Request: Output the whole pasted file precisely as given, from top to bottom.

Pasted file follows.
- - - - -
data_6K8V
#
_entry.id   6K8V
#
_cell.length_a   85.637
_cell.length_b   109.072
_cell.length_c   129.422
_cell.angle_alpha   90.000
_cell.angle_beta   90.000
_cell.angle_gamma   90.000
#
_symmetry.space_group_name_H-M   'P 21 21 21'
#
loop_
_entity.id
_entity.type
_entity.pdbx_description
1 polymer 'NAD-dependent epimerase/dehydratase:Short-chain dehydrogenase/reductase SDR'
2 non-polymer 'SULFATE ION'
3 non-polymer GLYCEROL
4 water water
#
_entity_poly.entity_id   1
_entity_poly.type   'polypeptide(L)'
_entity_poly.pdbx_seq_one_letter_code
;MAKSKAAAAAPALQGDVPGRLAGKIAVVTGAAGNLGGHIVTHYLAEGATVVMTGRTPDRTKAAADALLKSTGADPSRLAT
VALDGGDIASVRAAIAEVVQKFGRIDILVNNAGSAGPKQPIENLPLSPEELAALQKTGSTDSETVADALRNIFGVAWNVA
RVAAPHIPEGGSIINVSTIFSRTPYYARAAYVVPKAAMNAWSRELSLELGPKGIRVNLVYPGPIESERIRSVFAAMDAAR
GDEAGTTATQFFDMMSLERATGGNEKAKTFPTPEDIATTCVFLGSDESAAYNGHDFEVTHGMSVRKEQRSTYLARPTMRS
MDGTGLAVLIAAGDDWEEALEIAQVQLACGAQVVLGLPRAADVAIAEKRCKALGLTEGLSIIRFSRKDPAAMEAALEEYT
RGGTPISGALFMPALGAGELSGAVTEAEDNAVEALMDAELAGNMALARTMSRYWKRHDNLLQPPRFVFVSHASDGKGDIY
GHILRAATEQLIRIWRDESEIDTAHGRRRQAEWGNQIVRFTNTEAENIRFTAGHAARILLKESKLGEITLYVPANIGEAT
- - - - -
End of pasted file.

data_6K8V
#
_entry.id   6K8V
#
_cell.length_a   85.637
_cell.length_b   109.072
_cell.length_c   129.422
_cell.angle_alpha   90.000
_cell.angle_beta   90.000
_cell.angle_gamma   90.000
#
_symmetry.space_group_name_H-M   'P 21 21 21'
#
loop_
_entity.id
_entity.type
_entity.pdbx_description
1 polymer 'NAD-dependent epimerase/dehydratase:Short-chain dehydrogenase/reductase SDR'
2 non-polymer 'SULFATE ION'
3 non-polymer GLYCEROL
4 water water
#
_entity_poly.entity_id   1
_entity_poly.type   'polypeptide(L)'
_entity_poly.pdbx_seq_one_letter_code
;MAKSKAAAAAPALQGDVPGRLAGKIAVVTGAAGNLGGHIVTHYLAEGATVVMTGRTPDRTKAAADALLKSTGADPSRLAT
VALDGGDIASVRAAIAEVVQKFGRIDILVNNAGSAGPKQPIENLPLSPEELAALQKTGSTDSETVADALRNIFGVAWNVA
RVAAPHIPEGGSIINVSTIFSRTPYYARAAYVVPKAAMNAWSRELSLELGPKGIRVNLVYPGPIESERIRSVFAAMDAAR
GDEAGTTATQFFDMMSLERATGGNEKAKTFPTPEDIATTCVFLGSDESAAYNGHDFEVTHGMSVRKEQRSTYLARPTMRS
MDGTGLAVLIAAGDDWEEALEIAQVQLACGAQVVLGLPRAADVAIAEKRCKALGLTEGLSIIRFSRKDPAAMEAALEEYT
RGGTPISGALFMPALGAGELSGAVTEAEDNAVEALMDAELAGNMALARTMSRYWKRHDNLLQPPRFVFVSHASDGKGDIY
GHILRAATEQLIRIWRDESEIDTAHGRRRQAEWGNQIVRFTNTEAENIRFTAGHAARILLKESKLGEITLYVPANIGEAT